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RIBA-II: The next generation care-giving robot

Date:
August 3, 2011
Source:
RIKEN
Summary:
A new robot using high-precision tactile sensors and flexible motor control technology has taken Japan one step closer to its goal of providing high-quality care for its growing elderly population. The new robot can lift a patient up to 80 kilograms in weight off floor-level bedding and into a wheelchair, freeing care facility personnel of one of their most difficult and energy-consuming tasks.
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Locations of Smart Rubber sensors in RIBA-II.
Credit: Image courtesy of RIKEN

A new robot using high-precision tactile sensors and flexible motor control technology has taken Japan one step closer to its goal of providing high-quality care for its growing elderly population. Developed by researchers at RIKEN and Tokai Rubber Industries (TRI), the new robot can lift a patient up to 80 kg in weight off floor-level bedding and into a wheelchair, freeing care facility personnel of one of their most difficult and energy-consuming tasks.

With an elderly population in need of nursing care projected to reach a staggering 5.69 million by 2015, Japan faces an urgent need for new approaches to assist care-giving personnel. One of the most strenuous tasks for such personnel, carried out an average of 40 times every day, is that of lifting a patient from a futon at floor level into a wheelchair. Robots are well-suited to this task, yet none have yet been deployed in care-giving facilities.

In 2009, the RIKEN-TRI Collaboration Center for Human-Interactive Robot Research (RTC), a joint project established in 2007 and located at the Nagoya Science Park in central Japan, unveiled a robot called RIBA (Robot for Interactive Body Assistance) designed to assist in this task. The first robot capable of lifting a patient from a bed to a wheelchair and back, RIBA charted a new course in the development of care-giving robots, yet functional limitations prevented its direct commercialization.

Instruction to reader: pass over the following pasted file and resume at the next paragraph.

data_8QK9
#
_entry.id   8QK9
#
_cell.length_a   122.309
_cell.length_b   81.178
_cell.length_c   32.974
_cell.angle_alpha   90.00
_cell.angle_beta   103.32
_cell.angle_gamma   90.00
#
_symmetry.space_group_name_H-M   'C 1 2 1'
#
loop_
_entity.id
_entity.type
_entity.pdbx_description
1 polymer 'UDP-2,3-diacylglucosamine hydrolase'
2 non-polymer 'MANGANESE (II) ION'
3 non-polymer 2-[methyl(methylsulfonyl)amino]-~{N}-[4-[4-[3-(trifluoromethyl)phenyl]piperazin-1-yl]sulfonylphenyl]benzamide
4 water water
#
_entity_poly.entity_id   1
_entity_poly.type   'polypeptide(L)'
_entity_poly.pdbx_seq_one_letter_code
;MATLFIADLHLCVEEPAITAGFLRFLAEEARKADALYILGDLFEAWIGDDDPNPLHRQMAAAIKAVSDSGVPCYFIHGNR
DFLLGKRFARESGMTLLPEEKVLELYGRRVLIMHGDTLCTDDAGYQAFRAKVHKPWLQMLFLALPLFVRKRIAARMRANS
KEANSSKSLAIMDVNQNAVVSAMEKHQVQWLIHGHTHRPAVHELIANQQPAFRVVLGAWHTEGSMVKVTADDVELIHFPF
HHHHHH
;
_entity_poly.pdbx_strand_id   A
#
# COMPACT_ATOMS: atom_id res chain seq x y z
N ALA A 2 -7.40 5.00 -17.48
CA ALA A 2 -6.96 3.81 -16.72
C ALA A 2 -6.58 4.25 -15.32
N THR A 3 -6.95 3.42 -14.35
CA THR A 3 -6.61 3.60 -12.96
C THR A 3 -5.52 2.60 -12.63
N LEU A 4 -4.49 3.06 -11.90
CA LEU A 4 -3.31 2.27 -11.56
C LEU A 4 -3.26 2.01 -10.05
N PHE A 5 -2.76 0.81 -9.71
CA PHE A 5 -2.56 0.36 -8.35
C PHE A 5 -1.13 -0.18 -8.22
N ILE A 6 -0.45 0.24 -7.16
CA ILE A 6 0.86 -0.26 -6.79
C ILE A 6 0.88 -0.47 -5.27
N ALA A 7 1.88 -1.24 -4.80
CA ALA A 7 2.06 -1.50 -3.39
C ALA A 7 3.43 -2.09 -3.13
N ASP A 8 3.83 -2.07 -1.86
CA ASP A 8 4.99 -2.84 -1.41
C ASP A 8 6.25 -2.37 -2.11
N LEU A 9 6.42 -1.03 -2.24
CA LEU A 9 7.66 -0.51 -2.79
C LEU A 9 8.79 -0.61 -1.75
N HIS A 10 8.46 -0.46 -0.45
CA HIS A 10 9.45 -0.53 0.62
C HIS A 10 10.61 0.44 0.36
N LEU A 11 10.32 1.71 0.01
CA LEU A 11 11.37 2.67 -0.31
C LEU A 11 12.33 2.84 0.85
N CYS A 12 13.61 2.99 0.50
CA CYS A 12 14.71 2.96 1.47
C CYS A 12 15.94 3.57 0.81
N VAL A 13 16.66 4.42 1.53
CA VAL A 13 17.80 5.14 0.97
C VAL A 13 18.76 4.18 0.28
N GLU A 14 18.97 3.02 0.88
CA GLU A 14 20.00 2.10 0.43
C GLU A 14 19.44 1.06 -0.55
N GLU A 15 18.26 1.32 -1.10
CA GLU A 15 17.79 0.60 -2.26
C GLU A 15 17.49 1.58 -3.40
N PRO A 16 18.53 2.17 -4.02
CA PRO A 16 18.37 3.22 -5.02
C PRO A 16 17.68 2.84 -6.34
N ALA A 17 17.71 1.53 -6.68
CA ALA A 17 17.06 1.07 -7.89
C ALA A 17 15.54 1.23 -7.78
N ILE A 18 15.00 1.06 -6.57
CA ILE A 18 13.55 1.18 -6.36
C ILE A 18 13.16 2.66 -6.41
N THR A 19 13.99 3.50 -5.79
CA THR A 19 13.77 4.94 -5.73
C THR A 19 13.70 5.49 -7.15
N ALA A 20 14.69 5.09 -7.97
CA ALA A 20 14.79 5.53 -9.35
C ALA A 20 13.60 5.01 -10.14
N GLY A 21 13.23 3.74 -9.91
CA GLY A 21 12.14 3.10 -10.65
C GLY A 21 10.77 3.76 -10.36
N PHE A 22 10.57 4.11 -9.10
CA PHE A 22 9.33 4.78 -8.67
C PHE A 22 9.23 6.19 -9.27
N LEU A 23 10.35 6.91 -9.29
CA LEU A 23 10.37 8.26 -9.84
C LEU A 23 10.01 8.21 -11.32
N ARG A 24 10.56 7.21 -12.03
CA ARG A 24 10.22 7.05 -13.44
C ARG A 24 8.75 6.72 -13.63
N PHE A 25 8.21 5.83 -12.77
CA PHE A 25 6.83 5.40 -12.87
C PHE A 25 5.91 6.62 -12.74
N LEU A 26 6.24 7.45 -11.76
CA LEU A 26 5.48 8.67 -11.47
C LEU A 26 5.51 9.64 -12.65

RTC's new robot, named RIBA-II, overcomes these limitations with added power and functionality. New joints in the robot's base and lower back enable RIBA-II to crouch down and lift a patient off a futon at floor level, the most physically strenuous task for care-givers and one that RIBA was not able to do. RIBA-II accomplishes this task using newly-developed Smart Rubber sensors, the first capacitance-type tactile sensors made entirely of rubber. Printed in sheets and fitted onto the robot's arms and chest, the sensors enable high-precision tactile guidance and allow RIBA-II to quickly detect a person's weight from touch alone, guaranteeing patient safety.

In the future, RTC researchers will work together with partner nursing care facilities to test RIBA-II and further tailor it to the needs of care-givers and their patients, while also developing new applications in areas such as rehabilitation. TRI aims to bring care-giving robots like RIBA-II to the market in the near future, promising support for aging populations in countries around the world.


Story Source:

The above post is reprinted from materials provided by RIKEN. Note: Materials may be edited for content and length.


Cite This Page:

RIKEN. "RIBA-II: The next generation care-giving robot." ScienceDaily. ScienceDaily, 3 August 2011. <www.sciencedaily.com/releases/2011/08/110802085819.htm>.
RIKEN. (2011, August 3). RIBA-II: The next generation care-giving robot. ScienceDaily. Retrieved June 30, 2015 from www.sciencedaily.com/releases/2011/08/110802085819.htm
RIKEN. "RIBA-II: The next generation care-giving robot." ScienceDaily. www.sciencedaily.com/releases/2011/08/110802085819.htm (accessed June 30, 2015).

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